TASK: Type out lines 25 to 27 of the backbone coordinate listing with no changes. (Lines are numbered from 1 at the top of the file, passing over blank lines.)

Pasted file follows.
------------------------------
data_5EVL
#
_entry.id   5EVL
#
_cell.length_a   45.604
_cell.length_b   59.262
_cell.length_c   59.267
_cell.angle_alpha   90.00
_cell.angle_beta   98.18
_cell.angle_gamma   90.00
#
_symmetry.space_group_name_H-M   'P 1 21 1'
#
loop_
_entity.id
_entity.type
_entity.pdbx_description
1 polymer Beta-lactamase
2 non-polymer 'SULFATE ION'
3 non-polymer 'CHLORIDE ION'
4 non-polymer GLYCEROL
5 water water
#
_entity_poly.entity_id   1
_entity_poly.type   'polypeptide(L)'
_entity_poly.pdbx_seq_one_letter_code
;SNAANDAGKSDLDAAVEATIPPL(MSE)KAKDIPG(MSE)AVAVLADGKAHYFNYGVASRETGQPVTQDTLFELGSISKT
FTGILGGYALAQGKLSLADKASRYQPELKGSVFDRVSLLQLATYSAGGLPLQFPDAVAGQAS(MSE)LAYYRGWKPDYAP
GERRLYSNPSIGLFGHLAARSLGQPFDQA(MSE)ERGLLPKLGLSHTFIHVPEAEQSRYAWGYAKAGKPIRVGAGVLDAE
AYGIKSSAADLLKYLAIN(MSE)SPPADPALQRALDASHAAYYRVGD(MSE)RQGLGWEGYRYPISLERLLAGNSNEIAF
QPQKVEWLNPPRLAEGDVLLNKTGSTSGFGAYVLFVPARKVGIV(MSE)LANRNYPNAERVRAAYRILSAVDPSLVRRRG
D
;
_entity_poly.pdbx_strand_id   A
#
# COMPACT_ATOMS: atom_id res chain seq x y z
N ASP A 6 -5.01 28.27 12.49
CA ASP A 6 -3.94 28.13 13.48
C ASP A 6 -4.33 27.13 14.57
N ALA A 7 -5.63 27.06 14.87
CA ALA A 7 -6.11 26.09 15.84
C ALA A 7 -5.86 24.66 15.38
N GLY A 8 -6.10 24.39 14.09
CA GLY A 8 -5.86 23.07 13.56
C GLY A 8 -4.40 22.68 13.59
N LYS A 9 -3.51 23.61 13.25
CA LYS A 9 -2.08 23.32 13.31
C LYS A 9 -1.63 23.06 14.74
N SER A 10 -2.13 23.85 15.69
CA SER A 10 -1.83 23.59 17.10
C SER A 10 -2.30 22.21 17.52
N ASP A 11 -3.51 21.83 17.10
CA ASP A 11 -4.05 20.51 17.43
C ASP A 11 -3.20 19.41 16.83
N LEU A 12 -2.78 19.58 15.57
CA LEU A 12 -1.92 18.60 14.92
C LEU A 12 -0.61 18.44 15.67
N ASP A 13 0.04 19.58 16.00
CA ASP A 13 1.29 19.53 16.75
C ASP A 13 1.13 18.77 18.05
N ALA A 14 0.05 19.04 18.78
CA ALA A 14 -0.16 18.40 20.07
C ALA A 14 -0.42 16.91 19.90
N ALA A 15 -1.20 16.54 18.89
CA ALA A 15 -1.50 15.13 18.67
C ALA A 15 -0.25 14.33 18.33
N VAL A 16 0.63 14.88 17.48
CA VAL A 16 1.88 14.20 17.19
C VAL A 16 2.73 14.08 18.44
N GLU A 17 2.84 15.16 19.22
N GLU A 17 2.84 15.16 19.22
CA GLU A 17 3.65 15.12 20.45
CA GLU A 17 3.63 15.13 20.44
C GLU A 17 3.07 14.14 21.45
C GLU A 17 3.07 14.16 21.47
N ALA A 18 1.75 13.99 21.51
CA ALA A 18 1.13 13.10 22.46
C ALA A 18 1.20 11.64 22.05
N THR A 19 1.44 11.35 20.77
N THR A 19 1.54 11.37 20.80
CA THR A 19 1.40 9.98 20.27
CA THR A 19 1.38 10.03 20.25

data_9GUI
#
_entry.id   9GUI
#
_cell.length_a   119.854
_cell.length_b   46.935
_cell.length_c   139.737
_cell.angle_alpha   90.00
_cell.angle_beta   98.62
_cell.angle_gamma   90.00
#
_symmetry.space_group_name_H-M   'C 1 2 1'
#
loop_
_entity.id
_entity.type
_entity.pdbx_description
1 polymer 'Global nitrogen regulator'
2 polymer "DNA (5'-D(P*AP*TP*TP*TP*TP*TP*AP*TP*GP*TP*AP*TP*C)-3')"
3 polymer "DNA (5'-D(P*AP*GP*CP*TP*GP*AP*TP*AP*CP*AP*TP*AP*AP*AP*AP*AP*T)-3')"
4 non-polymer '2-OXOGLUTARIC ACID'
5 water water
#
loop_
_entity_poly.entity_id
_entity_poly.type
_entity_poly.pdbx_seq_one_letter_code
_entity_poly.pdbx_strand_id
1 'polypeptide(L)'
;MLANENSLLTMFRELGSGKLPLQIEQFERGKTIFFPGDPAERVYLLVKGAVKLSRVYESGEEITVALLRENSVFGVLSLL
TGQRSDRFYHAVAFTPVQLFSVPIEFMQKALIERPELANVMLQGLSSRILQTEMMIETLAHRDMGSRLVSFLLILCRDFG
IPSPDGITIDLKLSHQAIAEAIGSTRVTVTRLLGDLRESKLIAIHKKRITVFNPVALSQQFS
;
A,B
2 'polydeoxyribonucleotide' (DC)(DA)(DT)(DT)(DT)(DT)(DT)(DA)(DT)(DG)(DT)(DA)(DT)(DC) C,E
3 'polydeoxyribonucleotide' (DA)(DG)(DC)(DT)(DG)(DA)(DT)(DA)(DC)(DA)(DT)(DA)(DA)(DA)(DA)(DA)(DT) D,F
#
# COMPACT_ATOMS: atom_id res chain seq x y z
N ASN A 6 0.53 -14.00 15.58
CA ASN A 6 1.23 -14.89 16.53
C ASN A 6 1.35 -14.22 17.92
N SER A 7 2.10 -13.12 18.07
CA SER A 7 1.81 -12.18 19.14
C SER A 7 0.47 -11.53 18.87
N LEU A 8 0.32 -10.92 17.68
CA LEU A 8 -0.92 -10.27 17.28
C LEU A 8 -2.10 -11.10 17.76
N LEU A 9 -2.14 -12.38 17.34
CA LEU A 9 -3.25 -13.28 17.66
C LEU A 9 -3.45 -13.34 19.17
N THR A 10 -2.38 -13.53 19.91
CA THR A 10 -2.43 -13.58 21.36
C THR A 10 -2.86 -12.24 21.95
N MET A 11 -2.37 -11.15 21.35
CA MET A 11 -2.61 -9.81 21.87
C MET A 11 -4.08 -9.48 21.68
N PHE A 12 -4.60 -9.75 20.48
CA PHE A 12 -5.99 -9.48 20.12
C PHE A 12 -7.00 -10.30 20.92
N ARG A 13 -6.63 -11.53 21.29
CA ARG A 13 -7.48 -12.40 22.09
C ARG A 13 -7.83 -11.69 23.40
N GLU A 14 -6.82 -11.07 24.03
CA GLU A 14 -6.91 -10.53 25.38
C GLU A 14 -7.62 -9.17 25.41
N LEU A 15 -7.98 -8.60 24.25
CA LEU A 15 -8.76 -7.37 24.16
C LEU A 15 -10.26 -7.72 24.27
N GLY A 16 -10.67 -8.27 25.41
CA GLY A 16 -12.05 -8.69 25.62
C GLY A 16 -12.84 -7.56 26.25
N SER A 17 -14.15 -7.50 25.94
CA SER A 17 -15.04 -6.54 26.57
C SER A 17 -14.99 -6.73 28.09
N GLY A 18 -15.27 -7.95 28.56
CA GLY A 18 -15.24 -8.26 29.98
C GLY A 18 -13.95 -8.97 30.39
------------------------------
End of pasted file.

_entity_poly.type   'polypeptide(L)'
_entity_poly.pdbx_seq_one_letter_code
;SNAANDAGKSDLDAAVEATIPPL(MSE)KAKDIPG(MSE)AVAVLADGKAHYFNYGVASRETGQPVTQDTLFELGSISKT